With all course activities taking place online, students from colleges and universities are not getting what they signed up for. Many students are protesting and even suing their institutions for full refunds. The problem goes beyond the pandemic.
Colleges across the country take heat for keeping tuitions virtually unchanged despite a major change in what students receive for that money. However, the real issue may lie in what they receive under normal circumstances.
Not What We Paid For
Students around the country are demanding lower tuition or full refunds for what is shaping up to be a dismal attempt at all levels of education to quickly go online.
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The basic argument is that these students paid high tuition rates specifically for an on-campus education.
It’s a fair argument. Students made a conscious decision not to attend online schools or colleges. It is a less expensive option with obvious drawbacks in terms of social interaction, on-campus resources, and general experience.
If your flight to France was canceled due to the pandemic, you’d reasonably be upset if rather than a refund or travel credit, your airline offered you a live stream of the Eiffel Tower. This analogy isn’t perfect of course, but given the agreement among students and professors that the quality of online education just isn’t the same, it makes sense to give the students the option of a full refund.
Questioning the System
Why It's A Good Thing Coronavirus Will Mow Down Many Colleges https://t.co/Iu7YIV49FU
— Allen Mendenhall (@allenmendenhall) April 15, 2020
The troubles for our country’s universities and colleges may not end when this pandemic does. In fact, it could potentially lead to a massive rethinking of our education system.
Such a challenge would be long overdue. The United States government spends almost as much as any other country per capita on funding higher education for its citizens. Additionally, its citizens spend the most out of any other country. Student loans are the largest household debt item aside from mortgages.
The sacrifices that the coronavirus has made necessary, and the sense of austerity and practicality that it has evoked across the country, lie in stark contrast to an expensive, indulgent higher education system that often produces unemployable graduates.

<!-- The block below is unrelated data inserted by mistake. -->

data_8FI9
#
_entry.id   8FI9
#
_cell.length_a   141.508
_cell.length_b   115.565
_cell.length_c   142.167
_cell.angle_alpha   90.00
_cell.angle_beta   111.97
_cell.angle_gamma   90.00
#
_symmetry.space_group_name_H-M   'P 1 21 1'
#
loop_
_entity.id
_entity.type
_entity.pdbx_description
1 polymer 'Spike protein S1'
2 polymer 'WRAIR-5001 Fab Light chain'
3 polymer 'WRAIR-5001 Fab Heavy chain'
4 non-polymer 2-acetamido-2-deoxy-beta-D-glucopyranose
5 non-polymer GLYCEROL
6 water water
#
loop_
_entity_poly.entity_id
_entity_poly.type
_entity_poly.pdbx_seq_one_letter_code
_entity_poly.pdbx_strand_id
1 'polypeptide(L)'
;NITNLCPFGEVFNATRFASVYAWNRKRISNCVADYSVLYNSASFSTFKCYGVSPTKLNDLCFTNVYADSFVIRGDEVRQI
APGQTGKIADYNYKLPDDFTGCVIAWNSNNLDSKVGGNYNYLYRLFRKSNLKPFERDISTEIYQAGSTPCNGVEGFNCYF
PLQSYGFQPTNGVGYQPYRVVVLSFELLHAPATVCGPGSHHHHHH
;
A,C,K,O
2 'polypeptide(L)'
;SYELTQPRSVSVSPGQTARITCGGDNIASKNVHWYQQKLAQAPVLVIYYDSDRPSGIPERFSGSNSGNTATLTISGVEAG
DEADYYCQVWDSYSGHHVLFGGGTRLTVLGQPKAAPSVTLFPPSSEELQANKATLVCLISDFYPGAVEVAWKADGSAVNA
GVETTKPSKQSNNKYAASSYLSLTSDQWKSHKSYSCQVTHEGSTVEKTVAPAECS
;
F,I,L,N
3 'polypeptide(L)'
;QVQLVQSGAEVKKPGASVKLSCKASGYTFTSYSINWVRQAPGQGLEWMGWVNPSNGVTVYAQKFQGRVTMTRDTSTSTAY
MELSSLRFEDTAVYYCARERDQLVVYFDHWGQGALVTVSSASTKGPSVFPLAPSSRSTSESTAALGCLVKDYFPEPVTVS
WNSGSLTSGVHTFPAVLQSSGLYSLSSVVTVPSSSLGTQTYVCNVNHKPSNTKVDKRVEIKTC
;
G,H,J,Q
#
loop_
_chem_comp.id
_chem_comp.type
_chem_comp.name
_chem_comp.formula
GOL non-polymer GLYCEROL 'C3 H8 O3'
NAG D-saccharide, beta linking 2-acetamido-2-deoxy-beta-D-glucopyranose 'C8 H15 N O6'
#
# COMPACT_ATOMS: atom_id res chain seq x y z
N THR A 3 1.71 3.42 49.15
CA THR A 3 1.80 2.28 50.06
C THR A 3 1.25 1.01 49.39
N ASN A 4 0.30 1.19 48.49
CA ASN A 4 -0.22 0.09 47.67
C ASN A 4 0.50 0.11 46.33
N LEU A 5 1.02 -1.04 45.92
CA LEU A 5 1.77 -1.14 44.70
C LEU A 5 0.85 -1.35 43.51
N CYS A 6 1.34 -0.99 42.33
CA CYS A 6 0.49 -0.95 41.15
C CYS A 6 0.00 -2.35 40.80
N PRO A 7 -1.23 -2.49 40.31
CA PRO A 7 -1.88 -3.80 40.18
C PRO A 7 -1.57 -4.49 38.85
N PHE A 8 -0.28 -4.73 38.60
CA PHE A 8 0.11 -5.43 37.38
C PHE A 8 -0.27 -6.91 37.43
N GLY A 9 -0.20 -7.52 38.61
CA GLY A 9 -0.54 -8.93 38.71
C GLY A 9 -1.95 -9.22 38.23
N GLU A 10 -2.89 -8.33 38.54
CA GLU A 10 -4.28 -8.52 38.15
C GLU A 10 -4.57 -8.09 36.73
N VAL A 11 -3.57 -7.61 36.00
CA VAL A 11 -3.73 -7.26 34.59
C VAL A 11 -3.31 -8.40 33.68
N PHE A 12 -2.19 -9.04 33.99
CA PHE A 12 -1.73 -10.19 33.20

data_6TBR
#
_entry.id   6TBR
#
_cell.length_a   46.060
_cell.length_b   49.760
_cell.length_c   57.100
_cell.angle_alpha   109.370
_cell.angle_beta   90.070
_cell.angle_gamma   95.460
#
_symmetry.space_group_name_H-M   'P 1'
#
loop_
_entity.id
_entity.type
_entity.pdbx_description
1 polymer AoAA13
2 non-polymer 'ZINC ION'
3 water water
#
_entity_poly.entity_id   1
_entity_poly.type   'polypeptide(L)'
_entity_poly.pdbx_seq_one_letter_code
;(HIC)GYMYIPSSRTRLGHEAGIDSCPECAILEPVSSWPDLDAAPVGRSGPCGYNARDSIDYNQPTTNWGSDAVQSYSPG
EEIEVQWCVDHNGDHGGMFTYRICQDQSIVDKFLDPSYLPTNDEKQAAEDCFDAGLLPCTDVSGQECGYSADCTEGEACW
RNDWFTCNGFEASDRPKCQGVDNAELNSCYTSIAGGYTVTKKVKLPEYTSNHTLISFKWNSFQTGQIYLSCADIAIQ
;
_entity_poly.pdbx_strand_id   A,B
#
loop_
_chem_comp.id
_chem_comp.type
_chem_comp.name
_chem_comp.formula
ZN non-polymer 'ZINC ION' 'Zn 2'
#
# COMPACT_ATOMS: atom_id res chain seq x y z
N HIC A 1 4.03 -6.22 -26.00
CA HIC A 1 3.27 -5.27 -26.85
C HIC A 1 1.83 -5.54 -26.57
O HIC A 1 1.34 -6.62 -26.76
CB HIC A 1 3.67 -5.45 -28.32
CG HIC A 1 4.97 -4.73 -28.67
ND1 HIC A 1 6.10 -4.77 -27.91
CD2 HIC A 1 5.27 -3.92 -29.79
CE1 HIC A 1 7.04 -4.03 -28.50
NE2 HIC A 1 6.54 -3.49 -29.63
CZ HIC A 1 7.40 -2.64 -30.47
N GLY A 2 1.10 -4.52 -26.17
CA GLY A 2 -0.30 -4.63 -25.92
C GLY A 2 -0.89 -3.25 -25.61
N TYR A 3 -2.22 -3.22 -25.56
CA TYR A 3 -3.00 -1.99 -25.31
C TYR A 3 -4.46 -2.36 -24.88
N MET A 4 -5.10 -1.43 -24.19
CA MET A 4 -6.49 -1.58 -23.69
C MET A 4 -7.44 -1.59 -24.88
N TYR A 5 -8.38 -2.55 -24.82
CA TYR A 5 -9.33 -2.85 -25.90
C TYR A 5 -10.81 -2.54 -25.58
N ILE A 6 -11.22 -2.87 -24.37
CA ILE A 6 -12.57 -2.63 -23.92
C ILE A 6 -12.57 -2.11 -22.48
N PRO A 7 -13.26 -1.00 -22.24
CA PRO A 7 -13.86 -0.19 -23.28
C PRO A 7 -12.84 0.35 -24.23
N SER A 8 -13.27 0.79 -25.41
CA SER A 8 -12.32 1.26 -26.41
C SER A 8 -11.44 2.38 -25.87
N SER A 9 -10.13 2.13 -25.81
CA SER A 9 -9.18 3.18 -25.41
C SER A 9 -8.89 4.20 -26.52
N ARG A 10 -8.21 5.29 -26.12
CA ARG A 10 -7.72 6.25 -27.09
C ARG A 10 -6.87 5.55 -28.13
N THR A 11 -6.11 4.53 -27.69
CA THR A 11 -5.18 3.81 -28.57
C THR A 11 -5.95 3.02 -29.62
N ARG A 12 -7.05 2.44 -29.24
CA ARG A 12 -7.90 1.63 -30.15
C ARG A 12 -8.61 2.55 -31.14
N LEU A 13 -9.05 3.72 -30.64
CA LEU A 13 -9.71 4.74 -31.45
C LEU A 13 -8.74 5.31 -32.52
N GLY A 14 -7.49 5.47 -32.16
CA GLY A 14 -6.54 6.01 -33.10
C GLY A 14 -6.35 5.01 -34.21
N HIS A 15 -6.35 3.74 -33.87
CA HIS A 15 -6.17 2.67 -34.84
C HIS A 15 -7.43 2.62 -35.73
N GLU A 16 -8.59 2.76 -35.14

Writing in The Federalist, Sumantra Maitra recently pointed out some of the glaring inefficiencies and self-defeating practices of universities in the United States.
“The average annual tuition for a student pursuing [gender studies] courses while borrowing money from taxpayers, much never to be paid back, is about $25,000. The University of Michigan, for example, pays a diversity bureaucrat about $385,000 annually. What do they do, you wonder? They teach compulsory courses on diversity, like this one at the University of Mississippi.”
Where Our Money Goes
Mr. Sumantra has a point. Citizens of other countries, including major competitors, focus on computer science, software engineering and medical degrees (often from our own universities). Meanwhile, the United States invests billions of dollars in funding expensive but useless titles. These titles often center on little more than vilifying our history through a revisionist lens. At the same time, we stigmatize vocational degrees, such as plumbing or welding. This stigma exists despite the fact that they cost far less and lead to secure, lucrative careers. It is a boon for both taxpayers and the tax base.
Scholarships for self-hate are a luxury of superpowers. It also one we’ll enjoy only briefly if we no longer lead in the most important fields of tomorrow. Suffice to say our place in the global order won’t be determined by our advancement in Fat Studies.
When the pandemic ends, some universities will not have survived. However, most will open their doors to a new class of incoming students. However, like so many issues laid bare by the immense stress of the coronavirus outbreak, the American public will likely rethink the expensive role of today’s universities and colleges in preparing our citizens for the future.
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